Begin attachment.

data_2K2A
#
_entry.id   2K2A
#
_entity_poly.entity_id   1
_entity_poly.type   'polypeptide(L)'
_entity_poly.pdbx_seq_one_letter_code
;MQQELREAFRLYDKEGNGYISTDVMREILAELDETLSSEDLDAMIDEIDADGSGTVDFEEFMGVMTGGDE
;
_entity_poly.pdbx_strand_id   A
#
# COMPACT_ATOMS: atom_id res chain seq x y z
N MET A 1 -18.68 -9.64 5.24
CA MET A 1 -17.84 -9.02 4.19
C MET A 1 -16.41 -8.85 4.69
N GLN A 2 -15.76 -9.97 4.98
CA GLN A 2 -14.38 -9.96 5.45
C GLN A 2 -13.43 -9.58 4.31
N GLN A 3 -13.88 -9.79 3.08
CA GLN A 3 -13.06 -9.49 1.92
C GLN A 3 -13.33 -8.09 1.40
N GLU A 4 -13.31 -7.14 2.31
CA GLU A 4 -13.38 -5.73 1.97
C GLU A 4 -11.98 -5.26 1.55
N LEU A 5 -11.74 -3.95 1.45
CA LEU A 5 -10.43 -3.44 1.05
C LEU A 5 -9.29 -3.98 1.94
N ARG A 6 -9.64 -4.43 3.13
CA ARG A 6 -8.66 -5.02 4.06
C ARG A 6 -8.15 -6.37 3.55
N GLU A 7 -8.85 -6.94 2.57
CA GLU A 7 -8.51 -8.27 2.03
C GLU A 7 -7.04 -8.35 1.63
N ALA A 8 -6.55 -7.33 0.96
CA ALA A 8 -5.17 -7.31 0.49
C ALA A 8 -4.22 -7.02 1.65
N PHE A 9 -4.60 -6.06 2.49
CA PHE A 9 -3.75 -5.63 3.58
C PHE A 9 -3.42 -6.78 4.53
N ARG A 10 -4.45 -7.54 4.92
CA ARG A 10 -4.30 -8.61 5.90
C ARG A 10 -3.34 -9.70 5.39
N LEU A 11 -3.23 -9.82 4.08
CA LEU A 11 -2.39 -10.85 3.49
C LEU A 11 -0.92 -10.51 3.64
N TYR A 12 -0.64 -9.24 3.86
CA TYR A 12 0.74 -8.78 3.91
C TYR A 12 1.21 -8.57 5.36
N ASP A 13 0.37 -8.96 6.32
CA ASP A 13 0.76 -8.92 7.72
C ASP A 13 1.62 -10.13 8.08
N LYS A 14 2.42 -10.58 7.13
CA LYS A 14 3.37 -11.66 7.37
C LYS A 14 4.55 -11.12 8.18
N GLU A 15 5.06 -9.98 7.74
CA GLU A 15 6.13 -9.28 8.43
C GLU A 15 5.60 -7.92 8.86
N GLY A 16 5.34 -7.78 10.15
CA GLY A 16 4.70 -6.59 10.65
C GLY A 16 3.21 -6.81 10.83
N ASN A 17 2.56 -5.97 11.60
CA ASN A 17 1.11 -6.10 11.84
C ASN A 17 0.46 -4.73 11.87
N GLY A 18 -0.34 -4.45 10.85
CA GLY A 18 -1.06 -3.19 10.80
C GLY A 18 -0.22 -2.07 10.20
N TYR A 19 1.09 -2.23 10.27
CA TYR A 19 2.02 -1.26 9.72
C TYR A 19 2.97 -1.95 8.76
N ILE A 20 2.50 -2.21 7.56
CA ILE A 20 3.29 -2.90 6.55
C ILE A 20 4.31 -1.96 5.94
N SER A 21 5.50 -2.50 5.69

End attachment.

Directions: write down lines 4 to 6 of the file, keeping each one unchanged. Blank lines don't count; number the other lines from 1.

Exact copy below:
#
_entity_poly.entity_id   1
_entity_poly.type   'polypeptide(L)'